Quiz 6: What is your diagnosis?

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Diagnosis: Quiz 6

Quiz 6

Answer:  Pseudocarcinomatous hyperplasia secondary to ulceration consequent to severe venous insufficiency

Criteria for diagnosis clinically:  Numerous ulcers typified by a ragged margin, some of them with a pink or red base and others covered by what seems to be purulence, in company with white zones of what appears to be scar, are a result of severe venous insufficiency.

Differential diagnosis clinically:  Although the attributes clinical are suggestive highly of ulceration secondary to severe vascular compromise alone, also to be considered is the possibility of a malignant neoplastic process, such as squamous-cell carcinoma. Biopsy is essential if the facts of the matter are to be established.

Criteria for diagnosis histopathologically: Large aggregations, variable markedly in size and shape, some of which have assumed peculiar geometric outlines, made up of slightly abnormal keratocytes and enveloped by granulomation tissue joined by a mixed infiltrate of inflammatory cells, neutrophils especially, are findings of pseudocarcinomatous hyperplasia.

Differential diagnosis histopathologically:  This is not a squamous-cell carcinoma because nuclei of proliferative keratocytes are neither crowded nor abnormal overtly and, moreover, no signs of aberrant cornification within aggregations of keratocytes proliferative, among those dyskeratotic cells or "horn pearls" are apparent.

Clinicopathologic correlation: The biopsy specimen was taken from a locus not ulcerated and, therefore, no ulcer is seen histopathologically. The plaques are made up of hyperplasic infundibular epithelium and granulation tissue, and what seems to be scale-crust is composed mostly of parakeratosis accompanied by only a tad of serum.

Options for therapy predicated on knowledge of histopathologic findings: Because this is pseudocarcinomatous hyperplasia and not squamous-cell carcinoma, attention in regard to therapy must be directed at the process underlying it, namely, the vascular insufficiency.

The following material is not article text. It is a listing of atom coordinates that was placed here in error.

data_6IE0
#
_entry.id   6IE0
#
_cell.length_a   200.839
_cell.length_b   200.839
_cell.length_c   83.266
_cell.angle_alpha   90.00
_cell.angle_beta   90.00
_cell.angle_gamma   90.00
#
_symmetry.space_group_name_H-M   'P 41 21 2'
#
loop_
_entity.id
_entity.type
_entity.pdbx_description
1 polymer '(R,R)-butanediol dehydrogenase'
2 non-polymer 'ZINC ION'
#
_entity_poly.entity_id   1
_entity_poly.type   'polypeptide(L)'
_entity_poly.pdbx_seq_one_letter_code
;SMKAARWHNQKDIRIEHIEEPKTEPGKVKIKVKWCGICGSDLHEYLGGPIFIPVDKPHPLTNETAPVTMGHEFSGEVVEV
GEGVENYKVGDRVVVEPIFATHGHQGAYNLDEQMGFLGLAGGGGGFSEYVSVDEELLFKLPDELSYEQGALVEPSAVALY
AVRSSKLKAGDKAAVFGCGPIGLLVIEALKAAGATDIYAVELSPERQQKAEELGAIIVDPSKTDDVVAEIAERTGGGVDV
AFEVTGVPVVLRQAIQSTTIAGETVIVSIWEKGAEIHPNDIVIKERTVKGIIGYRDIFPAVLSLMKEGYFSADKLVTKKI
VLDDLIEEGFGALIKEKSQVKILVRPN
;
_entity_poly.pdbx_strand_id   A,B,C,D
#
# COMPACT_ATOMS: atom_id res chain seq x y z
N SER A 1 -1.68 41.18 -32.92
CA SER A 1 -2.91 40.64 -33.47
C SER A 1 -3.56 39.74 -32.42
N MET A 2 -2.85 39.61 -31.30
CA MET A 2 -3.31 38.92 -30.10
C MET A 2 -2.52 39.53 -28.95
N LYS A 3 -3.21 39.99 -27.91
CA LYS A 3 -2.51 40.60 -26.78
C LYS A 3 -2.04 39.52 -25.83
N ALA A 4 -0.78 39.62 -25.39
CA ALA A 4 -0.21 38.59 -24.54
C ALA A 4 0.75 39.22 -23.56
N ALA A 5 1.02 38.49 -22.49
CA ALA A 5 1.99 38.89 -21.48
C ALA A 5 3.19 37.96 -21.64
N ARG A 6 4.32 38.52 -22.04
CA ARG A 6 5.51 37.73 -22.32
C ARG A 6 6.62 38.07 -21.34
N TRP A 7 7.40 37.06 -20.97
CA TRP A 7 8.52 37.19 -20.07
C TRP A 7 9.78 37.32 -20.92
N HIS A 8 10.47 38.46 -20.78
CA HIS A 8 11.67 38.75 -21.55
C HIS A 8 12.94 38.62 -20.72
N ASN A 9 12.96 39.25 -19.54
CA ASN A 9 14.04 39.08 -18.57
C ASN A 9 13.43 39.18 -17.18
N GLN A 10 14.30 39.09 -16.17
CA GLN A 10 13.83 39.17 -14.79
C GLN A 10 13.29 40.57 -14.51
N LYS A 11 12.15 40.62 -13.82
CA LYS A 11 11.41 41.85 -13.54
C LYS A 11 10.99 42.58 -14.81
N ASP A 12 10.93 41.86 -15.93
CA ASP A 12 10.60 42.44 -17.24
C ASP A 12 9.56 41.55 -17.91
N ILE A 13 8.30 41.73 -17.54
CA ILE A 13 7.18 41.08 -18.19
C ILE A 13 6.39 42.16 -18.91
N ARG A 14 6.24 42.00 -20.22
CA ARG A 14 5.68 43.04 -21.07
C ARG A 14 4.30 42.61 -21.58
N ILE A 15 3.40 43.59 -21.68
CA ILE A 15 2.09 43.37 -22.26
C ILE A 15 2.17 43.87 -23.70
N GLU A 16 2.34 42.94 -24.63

1) Pseudocarcinomatous hyperplasia in skin manifests itself histopathologically as proliferations of infundibular and eccrine ductal epithelium being somewhat linear and oriented perpendicular to the surface of the skin. That distinctive pattern derives from the hyperplastic keratocytes being those of pre-existing normal structures (infundibula and eccrine ducts) whose course is vertical to surface epidermis. In the example of pseudocarcinomatous hyperplasia shown here, the bulk of proliferative keratocytes is bulbous rather than linear, the reason being the orientation of the oblique specimen prior to section of tissue having been cut from it. In short, surface epidermis is not a contributor of import to pseucarcinomatous hyperplasia.

2) In the ultimate analysis, attributes cytopathologic of keratocytes, as well as pattern architectural, are crucial for distinguishing pseudocarcinomatous hyperplasia from squamous-cell carcinoma; nuclei in the former are not crowded, large, or pleomorphic at the periphery of aggregations, and cytoplasm is not cornified in prominently aberrant fashion, such as by dyskeratosis. Never are there "horn pearls" in pseudocarcinomatous hyperplasia and practically never are there abnormal mitotic figures in keratocytes participant.

3) The stroma associated with pseudocarcinomatous hyperplasia often differs dramatically from that of squamous-cell carcinoma. Although fibrosis may be an accompaniment of both (a scar in the former and desmoplasia in the latter), granulation tissue is a finding expected often in pseudocarcinomatous hyperplasia, it being a proliferative response of keratocytes to injuries of various kinds that induce highly vascular edematous stroma and affiliated with a mix of inflammatory cells. Among those are neutrophils, which also may be present in hyperplastic epithelium, which is the case here, those polymorphonuclear leukocytes having also induced acantholytic necrotic cells. In contrast, granulation tissue is not a change met with commonly in squamous-cell carcinoma.

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